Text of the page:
wish I could have been more concise, but I had difficulty summing up
1700 miles of hiking. And so I found myself back at the hostel, alone
with the bike mechanics, eating a pint of Chunky Monkey and reading a
National Geographic magazine from 1982. So heavenly was this life,
right now, that I was somewhat put out by the end of my pint. It
seemed somehow grossly irresponsible of me to have run out, yet
I had. I took solace in getting my pack ready for tomorrow. Jennifer
was meeting us at 7 am to give us a lift back to the trail.
Why did she take such an interest in us? Why did she buy us dinner and
drive us around? Why get up early to take us back to the trail? She
was nice, that was all. No ulterior motive could I think of, nor did
her personality indicate that she was doing these things for any
reason other than simply being nice. Perhaps it made her feel good
to help others, or she enjoyed being a part of the trail experience.
No doubt she did, but these things she would not have done if at the
bottom she wasn't just a good person.
My icecream-less state was easy solved by walking down to the corner
store for another, though this time I came away with a pint of
Cherry Garcia. Two large bottles of beer came with me as well.
The hostel had a no drinking policy, which didn't bother me much as I
was not planning to drink them in the hostel anyways. Besides, I
had spied plenty of beer bottles in the hostel's recycling bins.
I took up residence in a comfortable place under the trees outside the
hostel and ate my ice cream and drank my beer, continuing to work over the
dated magazine. Israel, it seemed, was having difficulties in 1982 with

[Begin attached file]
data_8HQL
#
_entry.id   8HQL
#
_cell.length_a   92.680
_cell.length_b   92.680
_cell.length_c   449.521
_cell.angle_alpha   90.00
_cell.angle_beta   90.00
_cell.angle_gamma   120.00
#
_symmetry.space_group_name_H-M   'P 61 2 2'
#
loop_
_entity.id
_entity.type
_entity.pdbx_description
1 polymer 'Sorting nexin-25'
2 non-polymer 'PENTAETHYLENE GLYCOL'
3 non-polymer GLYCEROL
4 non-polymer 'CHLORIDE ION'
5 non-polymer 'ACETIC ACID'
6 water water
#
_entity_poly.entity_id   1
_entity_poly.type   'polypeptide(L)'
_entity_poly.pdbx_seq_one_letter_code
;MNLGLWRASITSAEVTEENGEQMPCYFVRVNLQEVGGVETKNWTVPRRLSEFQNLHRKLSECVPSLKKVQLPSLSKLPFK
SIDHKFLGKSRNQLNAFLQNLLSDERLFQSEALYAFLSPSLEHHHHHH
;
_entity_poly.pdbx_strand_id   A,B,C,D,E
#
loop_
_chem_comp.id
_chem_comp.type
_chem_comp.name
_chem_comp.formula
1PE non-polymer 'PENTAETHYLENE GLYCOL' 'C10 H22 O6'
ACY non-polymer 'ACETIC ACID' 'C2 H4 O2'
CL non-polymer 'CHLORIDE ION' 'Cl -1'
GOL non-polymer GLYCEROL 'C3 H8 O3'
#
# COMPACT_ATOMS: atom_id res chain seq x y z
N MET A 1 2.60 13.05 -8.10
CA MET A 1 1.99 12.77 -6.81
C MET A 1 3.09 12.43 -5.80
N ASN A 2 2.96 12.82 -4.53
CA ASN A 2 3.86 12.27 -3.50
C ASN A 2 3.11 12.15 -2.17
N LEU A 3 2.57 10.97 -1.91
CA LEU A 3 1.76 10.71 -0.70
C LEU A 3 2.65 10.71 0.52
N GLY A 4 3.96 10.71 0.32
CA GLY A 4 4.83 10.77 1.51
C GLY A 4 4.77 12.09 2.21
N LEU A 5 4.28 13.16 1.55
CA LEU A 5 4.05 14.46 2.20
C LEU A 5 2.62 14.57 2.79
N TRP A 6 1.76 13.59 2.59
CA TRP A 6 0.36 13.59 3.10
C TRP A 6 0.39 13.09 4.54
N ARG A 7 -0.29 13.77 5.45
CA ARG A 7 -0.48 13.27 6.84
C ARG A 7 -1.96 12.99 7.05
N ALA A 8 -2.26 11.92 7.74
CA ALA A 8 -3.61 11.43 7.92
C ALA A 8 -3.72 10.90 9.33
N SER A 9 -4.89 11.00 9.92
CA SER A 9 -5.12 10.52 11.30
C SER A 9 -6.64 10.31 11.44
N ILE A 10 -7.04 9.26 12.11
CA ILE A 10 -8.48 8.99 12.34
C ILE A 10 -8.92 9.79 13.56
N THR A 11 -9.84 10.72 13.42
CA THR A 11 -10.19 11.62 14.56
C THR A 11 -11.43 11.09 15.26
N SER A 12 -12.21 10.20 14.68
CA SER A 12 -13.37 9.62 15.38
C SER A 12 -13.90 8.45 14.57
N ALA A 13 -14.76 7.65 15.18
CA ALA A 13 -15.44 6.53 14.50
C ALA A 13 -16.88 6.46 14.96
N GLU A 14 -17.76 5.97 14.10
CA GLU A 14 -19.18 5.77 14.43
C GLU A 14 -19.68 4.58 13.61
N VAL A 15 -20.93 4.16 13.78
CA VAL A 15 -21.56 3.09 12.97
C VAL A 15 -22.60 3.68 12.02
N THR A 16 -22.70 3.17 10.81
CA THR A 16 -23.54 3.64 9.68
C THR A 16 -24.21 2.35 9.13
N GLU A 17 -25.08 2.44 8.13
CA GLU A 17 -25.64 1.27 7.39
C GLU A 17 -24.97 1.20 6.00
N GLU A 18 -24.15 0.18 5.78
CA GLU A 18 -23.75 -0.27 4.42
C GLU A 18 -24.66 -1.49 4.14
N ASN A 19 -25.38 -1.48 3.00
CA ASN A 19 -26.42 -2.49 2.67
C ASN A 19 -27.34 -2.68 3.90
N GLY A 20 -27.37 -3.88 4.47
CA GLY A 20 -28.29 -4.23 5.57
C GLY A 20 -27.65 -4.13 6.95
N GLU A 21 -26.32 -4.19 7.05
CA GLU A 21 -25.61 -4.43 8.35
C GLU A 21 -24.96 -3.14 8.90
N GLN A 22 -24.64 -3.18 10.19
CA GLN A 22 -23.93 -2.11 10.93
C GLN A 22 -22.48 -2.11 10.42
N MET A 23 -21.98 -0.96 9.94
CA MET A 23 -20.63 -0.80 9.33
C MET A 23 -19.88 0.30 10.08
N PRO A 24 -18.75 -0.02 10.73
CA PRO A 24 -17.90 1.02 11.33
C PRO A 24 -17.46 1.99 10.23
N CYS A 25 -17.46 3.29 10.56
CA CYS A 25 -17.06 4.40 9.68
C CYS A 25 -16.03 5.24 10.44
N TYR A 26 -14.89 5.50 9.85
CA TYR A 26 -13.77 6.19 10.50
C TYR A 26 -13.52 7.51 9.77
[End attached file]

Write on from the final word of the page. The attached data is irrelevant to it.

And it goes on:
the Palestinians. There was a war going on in west Africa. The president of
my own country was doing things that environmental groups didn't like.
The persistence of history disappointed me and I returned the
magazine to the shelf as I finished off the last of my beer.
Will and Sharon returned early from the movie, apparently having met one of
the hostel workers out front of the theater and so got a ride back
quickly. I had purchased my shoes and my ticket and had even showered.
Will was staying the night and both he and Sharon still had a lot to do
tonight. So, we spent the better part of an hour arguing the merits of
various movies before finally settling down to watch Donnie Brasco.
And so the night repeated itself, right down to the heat and the thick
air and a lack of sleep. I was almost overwhelmed by how fortunate I
was to be here, but the hot room saving me from that ignominy.
Laying on my silk liner on top of the bed, I thought about the
most important question Jennifer had asked during our
conversation, "Why are you doing this?" A note, a tune, and
voice from a radio that was nowhere close reminded me of the
answer. This place, this life, this summer, was simply a
beautiful thing. Being immersed, completely and hopelessly, into
beauty of all kinds and for all the senses, was something I could not
trade and could not live without, I felt. It wasn't only the
grand mountain vistas and fearful desert land, nor the massive trees
and the cool streams, nor the sonorous birds or lazy reptiles.
It wasn't just the way that the world looked as it went to bed or how it
awoke. Not just the brilliance and hope of the stars in the heavens or the
smell of sage and juniper warmed by the sun. It was all the physical
sensations combined with the life I was living in my own mind. It was
the body, mind, and spirit all combined in a harmonious and balanced
mixture. It was beauty as Socrates might have tried to define it.
And so I tried to sleep, anxious for the morrow, anxious for the trail.
I was just as tired and unrested this morning as the one before and was